# [EM] Improved Copeland

Ted Stern dodecatheon at gmail.com
Wed Jun 12 11:29:25 PDT 2019

```As I just wrote,

What's wrong with using Equal-Rated-Zero for pairwise votes, and then
> minimizing the sum of defeating scores against a candidate?  In other
> words, add up all the defeating scores in a candidate's column in the
> pairwise array.  I'm sure that has a name already. In this example,  Abby
> would win with a total of 463 votes Brad>Abby, which is less than the total
> defeating scores for any other candidate.  It also has the advantage of
> being summable with no other information than the pairwise array required.

twice.  That opens up too many strategic options.  So consider the S score
S(Y) = total number of ballots on which Y is ranked strictly below any
candidate who pairwise defeats Y.  The candidate with the minimum S score
is the winner.  When a candidate has only a single defeat, their S score is
the pairwise winning votes of the candidate who defeated them.

This is not easily summable (at first glance), but it has a certain kind of
intuitive sense to it, similar to MMPO.

On Wed, Jun 12, 2019 at 11:14 AM Ted Stern <dodecatheon at gmail.com> wrote:

> Hi Forest,
>
> Try this example:
>
>  98: Abby >  Cora >  Erin >  Dave > Brad
>  64: Brad >  Abby >  Erin >  Cora > Dave
>  12: Brad >  Abby >  Erin >  Dave > Cora
>  98: Brad >  Erin >  Abby >  Cora > Dave
>  13: Brad >  Erin >  Abby >  Dave > Cora
> 125: Brad >  Erin >  Dave >  Abby > Cora
> 124: Cora >  Abby >  Erin >  Dave > Brad
>  76: Cora >  Erin >  Abby >  Dave > Brad
>  21: Dave >  Abby >  Brad >  Erin > Cora
>  30: Dave >  Brad >  Abby >  Erin > Cora
>  98: Dave >  Brad >  Erin >  Cora > Abby
> 139: Dave >  Cora >  Abby >  Brad > Erin
>  23: Dave >  Cora >  Brad >  Abby > Erin
>
>
> Abby defeats all candidates except Brad, and Brad defeats all candidates
> except Dave.  So S(Abby) is the total number of ballots on which Brad is
> ranked above all other candidates except possibly Dave.  So T(Brad) = Brad
> > Abby votes , 463 minus the 23 ballot where Cora > Brad.  So S(Abby) = 440.
>
> Similarly, S(Brad) = T(Dave).  Dave defeats all candidates except Abby and
> Erin.  So T(Dave) = total number of ballots on which Dave is ranked higher
> than all candidates except possibly Abby or Erin.  So T(Dave) = 21 + 30 +
> 98 + 139 + 23 = 311.
>
> I haven't worked out the rest, but I believe they are all higher.  So Brad
> would beat Abby.  I think in this case I would prefer Abby to Brad, so I'm
> not entirely happy.
>
> I am also not seeing an obvious way to make this summable.
>
> What's wrong with using Equal-Rated-Zero for pairwise votes, and then
> minimizing the sum of defeating scores against a candidate?  In other
> words, add up all the defeating scores in a candidate's column in the
> pairwise array.  I'm sure that has a name already. In this example,  Abby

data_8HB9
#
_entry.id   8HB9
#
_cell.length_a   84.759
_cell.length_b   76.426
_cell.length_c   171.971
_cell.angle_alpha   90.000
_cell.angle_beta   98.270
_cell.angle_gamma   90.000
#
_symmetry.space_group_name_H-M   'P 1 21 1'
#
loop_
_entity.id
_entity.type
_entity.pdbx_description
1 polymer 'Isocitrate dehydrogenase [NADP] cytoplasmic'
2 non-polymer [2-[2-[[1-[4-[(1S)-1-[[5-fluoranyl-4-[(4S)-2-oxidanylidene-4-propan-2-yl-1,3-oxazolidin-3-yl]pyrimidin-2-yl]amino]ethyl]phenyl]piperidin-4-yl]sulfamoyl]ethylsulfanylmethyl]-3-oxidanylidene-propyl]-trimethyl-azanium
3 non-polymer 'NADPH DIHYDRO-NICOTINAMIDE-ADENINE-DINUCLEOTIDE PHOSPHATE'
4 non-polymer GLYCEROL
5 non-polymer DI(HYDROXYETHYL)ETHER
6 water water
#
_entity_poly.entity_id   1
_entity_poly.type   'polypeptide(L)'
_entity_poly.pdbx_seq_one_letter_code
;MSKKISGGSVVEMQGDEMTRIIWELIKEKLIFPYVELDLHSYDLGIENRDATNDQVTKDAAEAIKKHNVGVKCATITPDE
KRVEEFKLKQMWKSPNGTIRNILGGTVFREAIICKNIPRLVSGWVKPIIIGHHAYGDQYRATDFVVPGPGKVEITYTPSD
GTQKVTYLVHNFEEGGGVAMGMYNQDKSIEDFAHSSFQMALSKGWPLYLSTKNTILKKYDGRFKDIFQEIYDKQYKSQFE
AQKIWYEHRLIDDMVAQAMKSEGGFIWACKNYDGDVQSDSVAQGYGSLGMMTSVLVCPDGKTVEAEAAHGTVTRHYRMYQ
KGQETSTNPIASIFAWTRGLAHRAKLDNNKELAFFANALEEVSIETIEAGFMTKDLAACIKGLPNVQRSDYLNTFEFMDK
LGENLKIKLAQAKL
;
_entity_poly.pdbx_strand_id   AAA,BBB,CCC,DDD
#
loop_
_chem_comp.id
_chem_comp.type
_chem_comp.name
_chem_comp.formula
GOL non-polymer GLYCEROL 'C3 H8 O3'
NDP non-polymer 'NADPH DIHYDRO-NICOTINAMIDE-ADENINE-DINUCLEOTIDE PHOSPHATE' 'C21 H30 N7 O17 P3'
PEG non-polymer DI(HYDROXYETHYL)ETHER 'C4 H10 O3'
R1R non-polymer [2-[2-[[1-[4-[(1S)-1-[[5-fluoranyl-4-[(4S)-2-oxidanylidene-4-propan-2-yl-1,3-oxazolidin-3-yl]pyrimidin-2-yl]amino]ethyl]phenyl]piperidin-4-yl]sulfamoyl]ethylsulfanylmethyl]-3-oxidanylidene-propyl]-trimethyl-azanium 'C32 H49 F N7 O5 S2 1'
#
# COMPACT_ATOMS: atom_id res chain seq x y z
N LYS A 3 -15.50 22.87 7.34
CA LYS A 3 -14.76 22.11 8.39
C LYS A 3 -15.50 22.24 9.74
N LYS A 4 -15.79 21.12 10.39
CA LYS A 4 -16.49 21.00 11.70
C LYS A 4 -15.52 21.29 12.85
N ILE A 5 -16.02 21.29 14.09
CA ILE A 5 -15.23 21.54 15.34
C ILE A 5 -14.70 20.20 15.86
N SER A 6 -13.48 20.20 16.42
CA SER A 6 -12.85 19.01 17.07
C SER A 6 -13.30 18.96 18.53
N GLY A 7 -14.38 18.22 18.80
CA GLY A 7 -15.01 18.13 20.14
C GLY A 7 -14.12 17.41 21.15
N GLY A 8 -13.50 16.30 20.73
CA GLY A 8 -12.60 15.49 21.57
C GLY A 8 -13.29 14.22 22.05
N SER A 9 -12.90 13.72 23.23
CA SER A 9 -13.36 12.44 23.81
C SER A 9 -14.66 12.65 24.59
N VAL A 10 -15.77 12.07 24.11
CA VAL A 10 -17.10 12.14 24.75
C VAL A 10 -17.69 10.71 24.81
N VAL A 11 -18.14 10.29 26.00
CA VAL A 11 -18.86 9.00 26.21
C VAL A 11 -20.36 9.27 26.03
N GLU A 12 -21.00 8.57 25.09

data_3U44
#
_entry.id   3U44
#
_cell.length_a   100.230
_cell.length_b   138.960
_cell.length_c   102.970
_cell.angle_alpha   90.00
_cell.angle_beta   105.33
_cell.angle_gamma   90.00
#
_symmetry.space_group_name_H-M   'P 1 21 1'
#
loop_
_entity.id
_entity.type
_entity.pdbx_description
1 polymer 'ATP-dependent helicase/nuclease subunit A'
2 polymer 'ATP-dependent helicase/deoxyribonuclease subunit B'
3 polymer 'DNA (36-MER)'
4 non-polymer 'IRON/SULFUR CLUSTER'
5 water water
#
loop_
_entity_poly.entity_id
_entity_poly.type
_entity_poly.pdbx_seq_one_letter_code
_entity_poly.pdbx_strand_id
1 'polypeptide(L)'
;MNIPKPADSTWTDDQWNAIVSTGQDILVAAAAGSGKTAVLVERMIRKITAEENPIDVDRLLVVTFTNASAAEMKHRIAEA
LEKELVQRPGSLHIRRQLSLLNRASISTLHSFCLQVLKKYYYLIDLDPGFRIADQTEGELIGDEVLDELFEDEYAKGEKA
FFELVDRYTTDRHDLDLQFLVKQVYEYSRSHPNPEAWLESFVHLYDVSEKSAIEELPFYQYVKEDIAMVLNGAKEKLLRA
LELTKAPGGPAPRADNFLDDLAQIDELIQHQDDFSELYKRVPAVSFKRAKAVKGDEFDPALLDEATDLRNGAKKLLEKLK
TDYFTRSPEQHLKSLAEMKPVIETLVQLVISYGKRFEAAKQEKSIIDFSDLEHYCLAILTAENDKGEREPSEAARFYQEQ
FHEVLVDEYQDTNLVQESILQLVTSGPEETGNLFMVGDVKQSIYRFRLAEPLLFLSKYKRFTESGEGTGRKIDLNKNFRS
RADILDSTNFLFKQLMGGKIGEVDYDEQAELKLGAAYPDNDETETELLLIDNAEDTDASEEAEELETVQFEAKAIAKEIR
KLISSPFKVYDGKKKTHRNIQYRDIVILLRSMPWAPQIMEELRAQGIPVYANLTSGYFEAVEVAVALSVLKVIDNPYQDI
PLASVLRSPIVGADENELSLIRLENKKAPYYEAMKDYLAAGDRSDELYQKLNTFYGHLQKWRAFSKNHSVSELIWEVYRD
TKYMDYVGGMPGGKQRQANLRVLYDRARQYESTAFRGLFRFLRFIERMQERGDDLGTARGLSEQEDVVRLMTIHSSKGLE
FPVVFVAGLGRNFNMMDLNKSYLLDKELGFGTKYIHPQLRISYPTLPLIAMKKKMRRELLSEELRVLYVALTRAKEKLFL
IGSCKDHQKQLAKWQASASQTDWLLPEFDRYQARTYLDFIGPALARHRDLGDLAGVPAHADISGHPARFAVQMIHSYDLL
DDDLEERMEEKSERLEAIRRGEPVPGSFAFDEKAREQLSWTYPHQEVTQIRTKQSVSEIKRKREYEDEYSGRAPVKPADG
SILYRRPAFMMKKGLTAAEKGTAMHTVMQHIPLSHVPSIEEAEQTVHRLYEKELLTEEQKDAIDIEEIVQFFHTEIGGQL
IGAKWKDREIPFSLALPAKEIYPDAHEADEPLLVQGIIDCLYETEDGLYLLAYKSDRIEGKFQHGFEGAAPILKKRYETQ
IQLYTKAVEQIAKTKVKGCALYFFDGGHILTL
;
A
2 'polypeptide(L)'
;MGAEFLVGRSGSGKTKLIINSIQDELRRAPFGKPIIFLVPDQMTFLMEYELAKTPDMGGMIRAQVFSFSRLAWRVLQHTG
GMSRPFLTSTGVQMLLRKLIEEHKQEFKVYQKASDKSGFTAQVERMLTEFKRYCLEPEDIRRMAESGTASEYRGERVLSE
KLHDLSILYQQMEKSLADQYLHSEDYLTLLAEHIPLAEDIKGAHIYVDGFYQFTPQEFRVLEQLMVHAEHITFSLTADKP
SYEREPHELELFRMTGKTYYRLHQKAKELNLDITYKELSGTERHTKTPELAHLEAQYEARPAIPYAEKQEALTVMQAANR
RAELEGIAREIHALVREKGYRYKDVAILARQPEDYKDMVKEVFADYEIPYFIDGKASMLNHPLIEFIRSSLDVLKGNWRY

> would win with a total of 463 votes Brad>Abby, which is less than the total
> defeating scores for any other candidate.  It also has the advantage of
> being summable with no other information than the pairwise array required.
>
> On Tue, Jun 11, 2019 at 5:02 PM Forest Simmons <fsimmons at pcc.edu> wrote:
>
>> Our first attempts at improved Copeland ended up losing monotonicity
>> without fully achieving clone independence.
>>
>> I will repeat that version here for comparison:
>>
>> Elect the candidate with the fewest top rank ballot totals for the
>> candidates that beat her pairwise.
>>
>> It turns out that we have to replace the top rank totals with something
>>
>> For each candidate X let T(X) be the number of ballots on which candidate
>> X is ranked above all of the candidates that she beats pairwise.
>>
>> This total includes all of the unique top votes of candidate X, but also
>> includes some others.
>>
>> So here's the method: elect the candidate Y that minimizes S(Y) defined
>> as the sum of T(X) (over all X that beat Y pairiwise).
>>
>> Here's an example:
>>
>> 4 A>B
>> 2 B>C
>> 3 C>A
>>
>> T totals in the form of top votes plus extras from second ranks:
>> T(A) = 4 + 3 = 7
>> T(B) = 2 + 4 = 6
>> T(C) = 3 +2 = 5
>>
>> S(A) = T(C) = 5 < 6 = T(B)=S(C) < 7 = T(A)=S(B),
>>
>> so S(A) < S(C) < S(B)
>>
>> A is the winner, B is the loser, and C is in the middle of the social
>> order according to this method.
>>
>> I would appreciate it being tested on your favorite examples. If it needs
>> clarification I will use your examples to clarify it, as long as it holds
>> up to scrutiny.
>>
>> Thanks,
>>
>> Forest
>>
>>
>>
>> ----
>> Election-Methods mailing list - see https://electorama.com/em for list
>> info
>>
>
-------------- next part --------------
An HTML attachment was scrubbed...
URL: <http://lists.electorama.com/pipermail/election-methods-electorama.com/attachments/20190612/e9828c50/attachment-0001.html>
```